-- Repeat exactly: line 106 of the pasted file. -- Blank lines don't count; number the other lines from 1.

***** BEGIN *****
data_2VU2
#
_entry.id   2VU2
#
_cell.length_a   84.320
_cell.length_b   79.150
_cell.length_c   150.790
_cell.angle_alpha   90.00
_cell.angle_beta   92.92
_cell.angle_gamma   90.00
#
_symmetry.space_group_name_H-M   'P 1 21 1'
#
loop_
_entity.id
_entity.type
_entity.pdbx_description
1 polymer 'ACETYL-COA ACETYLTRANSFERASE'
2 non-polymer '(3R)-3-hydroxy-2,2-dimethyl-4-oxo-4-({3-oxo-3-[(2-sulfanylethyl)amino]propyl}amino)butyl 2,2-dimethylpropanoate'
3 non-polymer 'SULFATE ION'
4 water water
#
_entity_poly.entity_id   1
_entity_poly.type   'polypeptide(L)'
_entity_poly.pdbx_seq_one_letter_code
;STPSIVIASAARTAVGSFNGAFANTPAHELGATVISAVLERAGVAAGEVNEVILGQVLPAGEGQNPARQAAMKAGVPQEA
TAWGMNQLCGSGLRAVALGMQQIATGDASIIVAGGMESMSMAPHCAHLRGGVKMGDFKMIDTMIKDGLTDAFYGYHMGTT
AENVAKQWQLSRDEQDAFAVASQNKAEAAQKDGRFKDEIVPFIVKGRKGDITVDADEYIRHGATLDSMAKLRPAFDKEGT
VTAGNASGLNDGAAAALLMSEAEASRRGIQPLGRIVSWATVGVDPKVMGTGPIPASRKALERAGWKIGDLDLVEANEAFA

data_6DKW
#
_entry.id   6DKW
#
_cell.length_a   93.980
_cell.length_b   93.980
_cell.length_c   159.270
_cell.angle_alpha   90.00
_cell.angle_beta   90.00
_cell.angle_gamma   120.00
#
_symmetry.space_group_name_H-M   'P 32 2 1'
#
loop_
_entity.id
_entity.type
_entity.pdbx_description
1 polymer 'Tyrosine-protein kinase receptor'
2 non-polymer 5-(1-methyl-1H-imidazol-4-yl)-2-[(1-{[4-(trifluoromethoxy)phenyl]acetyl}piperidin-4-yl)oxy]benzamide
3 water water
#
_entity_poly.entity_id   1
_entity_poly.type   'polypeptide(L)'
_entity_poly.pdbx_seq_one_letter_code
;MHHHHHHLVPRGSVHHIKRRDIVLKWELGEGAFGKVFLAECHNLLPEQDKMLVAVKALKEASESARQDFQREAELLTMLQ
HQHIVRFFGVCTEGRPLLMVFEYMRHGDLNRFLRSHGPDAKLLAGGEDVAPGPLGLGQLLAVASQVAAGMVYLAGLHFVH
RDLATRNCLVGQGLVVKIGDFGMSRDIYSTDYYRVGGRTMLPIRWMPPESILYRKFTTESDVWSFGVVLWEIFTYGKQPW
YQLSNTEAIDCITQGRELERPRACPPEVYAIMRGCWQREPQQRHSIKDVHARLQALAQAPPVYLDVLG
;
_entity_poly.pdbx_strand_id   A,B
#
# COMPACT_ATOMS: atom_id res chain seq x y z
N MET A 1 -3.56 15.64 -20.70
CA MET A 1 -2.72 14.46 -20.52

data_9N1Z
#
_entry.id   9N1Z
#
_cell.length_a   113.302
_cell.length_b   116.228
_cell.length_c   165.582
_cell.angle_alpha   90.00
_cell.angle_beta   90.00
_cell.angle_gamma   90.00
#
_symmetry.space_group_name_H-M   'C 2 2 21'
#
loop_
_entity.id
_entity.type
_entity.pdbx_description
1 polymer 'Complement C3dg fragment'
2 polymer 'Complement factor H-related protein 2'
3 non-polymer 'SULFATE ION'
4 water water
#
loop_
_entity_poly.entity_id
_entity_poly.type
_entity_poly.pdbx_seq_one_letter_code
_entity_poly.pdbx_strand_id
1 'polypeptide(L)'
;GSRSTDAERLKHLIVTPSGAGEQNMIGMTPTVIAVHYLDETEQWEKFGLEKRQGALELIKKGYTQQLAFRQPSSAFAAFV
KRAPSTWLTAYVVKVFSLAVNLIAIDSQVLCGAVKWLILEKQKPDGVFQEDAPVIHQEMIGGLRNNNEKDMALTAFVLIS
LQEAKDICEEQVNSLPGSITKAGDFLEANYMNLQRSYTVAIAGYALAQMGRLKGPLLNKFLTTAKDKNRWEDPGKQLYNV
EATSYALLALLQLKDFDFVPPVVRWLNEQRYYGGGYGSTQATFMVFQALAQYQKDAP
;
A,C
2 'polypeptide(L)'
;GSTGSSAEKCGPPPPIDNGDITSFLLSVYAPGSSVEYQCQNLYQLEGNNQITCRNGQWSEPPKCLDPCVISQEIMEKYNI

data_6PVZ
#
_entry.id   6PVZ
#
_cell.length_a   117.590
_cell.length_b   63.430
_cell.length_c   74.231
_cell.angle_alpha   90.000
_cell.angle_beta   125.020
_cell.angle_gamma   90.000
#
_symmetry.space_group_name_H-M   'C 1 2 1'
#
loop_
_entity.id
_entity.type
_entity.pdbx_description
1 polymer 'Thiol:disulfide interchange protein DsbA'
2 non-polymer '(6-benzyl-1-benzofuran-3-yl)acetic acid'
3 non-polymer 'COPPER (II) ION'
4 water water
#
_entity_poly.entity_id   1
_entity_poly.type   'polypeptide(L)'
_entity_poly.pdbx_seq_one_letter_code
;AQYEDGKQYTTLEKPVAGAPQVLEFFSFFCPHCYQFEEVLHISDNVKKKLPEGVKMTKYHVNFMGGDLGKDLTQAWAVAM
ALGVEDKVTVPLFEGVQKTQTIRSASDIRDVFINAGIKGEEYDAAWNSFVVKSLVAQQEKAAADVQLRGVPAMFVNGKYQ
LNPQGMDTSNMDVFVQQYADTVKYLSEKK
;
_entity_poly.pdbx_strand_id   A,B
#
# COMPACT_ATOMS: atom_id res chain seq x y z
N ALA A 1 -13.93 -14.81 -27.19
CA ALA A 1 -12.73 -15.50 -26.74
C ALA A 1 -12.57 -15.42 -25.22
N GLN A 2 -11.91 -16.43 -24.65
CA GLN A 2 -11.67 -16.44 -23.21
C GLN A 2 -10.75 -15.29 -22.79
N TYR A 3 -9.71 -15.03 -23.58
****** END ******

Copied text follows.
_cell.length_c   74.231